1) Mechanical, electronic, optical, magnetic and transport properties of chiral nanomaterials
Chiral matter, i.e., structures with non-superimposable mirror images, can often display fascinating electronic, optical, transport and magnetic properties. These materials also usually feature strong coupling between mechanical strains and quantum mechanical properties, allowing the possibility of tuning such properties using deformations (i.e., strain engineering). Thus, chiral nanomaterials offer a great many opportunities for impacting the design of novel electromagnetic, photonic and quantum hardware devices. Specific examples of chiral nanomaterials include quasi-one-dimensional materials such as nanotubes, nanowires, nanoribbons and nanocoils, as well as many common proteins and biomolecules.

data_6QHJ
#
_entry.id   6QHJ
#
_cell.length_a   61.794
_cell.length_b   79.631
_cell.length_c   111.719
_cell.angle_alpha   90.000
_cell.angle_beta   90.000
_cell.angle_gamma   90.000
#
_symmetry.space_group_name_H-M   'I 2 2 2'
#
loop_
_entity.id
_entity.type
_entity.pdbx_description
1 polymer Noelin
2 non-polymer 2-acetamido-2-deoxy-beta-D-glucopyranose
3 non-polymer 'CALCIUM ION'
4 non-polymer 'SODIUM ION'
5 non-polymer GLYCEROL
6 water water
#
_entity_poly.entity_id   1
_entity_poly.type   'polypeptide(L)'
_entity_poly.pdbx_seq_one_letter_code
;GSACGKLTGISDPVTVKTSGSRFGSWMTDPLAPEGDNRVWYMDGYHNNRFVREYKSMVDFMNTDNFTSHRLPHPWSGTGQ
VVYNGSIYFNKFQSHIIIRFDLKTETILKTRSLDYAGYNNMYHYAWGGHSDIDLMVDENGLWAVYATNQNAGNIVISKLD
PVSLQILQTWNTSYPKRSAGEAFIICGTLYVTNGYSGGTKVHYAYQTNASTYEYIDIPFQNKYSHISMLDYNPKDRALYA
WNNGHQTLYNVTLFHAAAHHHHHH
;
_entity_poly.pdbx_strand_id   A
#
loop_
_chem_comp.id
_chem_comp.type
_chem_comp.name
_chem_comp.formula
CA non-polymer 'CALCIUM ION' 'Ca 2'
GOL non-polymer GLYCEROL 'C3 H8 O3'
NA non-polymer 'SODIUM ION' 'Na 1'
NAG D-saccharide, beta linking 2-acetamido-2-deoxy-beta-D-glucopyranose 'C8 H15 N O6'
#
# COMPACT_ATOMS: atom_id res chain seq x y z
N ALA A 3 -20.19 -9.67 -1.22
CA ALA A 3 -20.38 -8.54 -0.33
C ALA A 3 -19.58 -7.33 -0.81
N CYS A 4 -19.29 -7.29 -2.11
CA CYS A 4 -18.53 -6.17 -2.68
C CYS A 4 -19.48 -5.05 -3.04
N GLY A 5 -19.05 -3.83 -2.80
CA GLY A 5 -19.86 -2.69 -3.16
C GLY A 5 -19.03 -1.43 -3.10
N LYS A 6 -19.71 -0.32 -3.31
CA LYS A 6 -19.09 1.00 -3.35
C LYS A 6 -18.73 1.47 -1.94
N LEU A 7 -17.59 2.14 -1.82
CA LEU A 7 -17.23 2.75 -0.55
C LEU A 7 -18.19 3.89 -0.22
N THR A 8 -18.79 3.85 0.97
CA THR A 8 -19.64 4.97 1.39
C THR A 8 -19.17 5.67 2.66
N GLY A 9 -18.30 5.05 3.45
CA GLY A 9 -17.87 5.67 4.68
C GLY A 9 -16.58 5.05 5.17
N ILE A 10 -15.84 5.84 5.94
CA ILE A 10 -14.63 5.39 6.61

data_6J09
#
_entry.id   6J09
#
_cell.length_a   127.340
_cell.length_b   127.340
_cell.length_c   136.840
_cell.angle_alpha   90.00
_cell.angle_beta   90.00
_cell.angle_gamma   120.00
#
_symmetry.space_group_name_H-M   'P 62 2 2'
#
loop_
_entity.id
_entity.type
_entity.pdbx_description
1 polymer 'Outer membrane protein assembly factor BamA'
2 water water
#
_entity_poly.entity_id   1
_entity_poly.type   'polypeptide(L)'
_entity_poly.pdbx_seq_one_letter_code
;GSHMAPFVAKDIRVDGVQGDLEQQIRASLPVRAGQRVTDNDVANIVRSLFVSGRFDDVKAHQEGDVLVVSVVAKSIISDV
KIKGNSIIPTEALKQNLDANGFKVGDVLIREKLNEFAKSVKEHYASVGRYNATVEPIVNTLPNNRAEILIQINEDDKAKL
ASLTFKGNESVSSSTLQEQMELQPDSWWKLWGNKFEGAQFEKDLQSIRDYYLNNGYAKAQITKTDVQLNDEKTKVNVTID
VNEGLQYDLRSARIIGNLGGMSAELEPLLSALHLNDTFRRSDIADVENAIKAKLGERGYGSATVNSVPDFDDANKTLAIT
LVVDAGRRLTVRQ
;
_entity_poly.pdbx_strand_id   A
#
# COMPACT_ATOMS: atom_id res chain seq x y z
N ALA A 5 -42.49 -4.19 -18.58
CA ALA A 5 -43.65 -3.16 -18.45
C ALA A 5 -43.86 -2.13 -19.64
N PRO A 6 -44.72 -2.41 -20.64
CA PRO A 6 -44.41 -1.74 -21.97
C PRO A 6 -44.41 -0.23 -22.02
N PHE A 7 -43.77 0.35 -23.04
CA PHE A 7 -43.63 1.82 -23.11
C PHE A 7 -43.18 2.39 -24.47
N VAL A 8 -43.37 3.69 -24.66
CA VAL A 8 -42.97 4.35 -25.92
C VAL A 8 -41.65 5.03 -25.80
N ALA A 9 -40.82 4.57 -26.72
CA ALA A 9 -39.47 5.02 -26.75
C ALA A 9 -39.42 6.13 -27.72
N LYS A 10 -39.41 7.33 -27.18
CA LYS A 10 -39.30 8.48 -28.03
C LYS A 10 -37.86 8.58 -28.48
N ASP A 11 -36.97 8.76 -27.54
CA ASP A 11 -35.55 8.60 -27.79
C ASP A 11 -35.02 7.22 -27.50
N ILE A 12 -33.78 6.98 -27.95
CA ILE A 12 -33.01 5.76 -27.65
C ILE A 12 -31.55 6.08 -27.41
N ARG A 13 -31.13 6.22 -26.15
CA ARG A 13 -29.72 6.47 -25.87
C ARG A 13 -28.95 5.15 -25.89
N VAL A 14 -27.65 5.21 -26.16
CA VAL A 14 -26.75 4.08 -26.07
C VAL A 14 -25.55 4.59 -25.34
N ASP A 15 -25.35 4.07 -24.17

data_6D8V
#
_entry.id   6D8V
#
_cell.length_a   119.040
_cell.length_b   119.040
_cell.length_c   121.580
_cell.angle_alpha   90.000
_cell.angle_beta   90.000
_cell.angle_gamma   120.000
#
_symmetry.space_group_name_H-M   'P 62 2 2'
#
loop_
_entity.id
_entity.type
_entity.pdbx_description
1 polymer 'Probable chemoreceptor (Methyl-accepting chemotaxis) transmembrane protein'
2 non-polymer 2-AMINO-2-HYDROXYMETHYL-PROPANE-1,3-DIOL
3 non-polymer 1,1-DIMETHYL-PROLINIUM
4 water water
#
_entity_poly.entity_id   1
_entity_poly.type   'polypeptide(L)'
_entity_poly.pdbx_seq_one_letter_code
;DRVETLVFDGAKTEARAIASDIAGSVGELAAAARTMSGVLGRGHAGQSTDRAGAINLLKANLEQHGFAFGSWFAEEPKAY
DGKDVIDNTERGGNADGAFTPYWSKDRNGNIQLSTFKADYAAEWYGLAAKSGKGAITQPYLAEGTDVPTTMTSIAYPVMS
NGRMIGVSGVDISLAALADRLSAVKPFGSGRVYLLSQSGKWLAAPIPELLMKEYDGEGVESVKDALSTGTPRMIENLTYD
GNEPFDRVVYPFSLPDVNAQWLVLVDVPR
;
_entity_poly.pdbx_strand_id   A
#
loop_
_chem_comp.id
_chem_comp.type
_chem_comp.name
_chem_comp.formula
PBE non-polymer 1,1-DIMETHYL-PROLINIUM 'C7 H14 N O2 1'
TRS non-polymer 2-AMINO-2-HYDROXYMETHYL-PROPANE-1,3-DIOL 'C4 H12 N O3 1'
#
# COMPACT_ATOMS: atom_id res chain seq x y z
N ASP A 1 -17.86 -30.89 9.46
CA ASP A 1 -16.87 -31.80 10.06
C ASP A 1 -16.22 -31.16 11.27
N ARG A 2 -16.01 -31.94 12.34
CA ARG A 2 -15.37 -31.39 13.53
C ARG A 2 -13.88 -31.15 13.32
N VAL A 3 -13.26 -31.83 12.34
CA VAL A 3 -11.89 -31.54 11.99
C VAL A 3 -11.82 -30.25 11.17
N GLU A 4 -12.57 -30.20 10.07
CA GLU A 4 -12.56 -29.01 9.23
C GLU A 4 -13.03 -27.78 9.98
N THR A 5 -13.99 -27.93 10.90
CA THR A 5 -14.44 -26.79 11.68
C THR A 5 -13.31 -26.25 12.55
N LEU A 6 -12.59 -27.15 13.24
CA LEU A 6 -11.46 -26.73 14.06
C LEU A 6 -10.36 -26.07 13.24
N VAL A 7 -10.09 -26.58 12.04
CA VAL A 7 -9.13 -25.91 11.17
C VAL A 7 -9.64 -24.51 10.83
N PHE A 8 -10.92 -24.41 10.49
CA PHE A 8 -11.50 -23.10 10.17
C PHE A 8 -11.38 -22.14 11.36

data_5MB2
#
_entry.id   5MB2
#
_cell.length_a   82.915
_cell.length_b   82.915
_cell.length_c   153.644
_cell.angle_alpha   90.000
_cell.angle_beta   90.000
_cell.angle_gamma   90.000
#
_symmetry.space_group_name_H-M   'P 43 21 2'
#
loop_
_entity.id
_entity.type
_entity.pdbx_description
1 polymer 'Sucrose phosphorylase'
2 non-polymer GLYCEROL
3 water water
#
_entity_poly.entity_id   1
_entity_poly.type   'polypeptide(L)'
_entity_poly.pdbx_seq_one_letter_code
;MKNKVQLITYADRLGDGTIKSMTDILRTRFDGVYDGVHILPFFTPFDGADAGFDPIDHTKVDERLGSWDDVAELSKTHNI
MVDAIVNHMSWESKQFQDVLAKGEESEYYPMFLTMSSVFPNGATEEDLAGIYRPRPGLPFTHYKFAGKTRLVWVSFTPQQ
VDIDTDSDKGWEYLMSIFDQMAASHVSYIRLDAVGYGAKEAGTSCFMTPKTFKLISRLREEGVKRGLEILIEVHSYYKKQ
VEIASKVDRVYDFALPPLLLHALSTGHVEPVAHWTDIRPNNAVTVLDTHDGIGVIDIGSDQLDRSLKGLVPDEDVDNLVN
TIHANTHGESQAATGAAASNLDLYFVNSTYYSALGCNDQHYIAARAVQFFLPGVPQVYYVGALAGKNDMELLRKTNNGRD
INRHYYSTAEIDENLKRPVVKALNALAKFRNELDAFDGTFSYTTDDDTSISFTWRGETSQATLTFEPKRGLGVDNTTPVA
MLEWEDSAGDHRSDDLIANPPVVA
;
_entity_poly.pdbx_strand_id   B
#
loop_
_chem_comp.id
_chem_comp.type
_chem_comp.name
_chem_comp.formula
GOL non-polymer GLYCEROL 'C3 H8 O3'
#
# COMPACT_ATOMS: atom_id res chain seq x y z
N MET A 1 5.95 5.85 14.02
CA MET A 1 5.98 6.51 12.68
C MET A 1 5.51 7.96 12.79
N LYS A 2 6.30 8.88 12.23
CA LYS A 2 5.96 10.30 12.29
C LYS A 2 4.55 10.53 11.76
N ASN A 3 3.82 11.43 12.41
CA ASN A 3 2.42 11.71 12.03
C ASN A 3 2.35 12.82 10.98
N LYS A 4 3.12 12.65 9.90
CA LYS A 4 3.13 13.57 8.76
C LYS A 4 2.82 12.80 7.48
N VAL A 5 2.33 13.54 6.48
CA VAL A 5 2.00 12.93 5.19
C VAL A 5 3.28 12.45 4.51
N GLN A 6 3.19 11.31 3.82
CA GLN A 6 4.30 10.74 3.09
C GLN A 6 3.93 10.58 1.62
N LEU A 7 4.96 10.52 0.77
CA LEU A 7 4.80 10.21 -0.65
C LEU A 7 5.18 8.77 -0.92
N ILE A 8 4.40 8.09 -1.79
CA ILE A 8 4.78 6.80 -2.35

In order to have predictive tools for studying chiral nanomaterials, we have been developing a suite of rigorously formulated computational techniques for simulating such materials ab initio. The resulting tools allow for the ground state and excited state properties of chiral structures to be calculated accurately and efficiently at the level of Kohn-Sham Density Functional Theory. We have been employing these tools for:
Investigating and harnessing anomalous transport phenomena (the Chiral Induced Spin Selectivity Effect) in such materials for quantum device applications. (See here)
Investigating the possibility of flat-band physics, strong electronic correlations and phenomena such as non-reciprocal superconductivity in such materials. (See here)
2) Interplay of mechanics and quantum physics effects in materials with dispersionless electronic states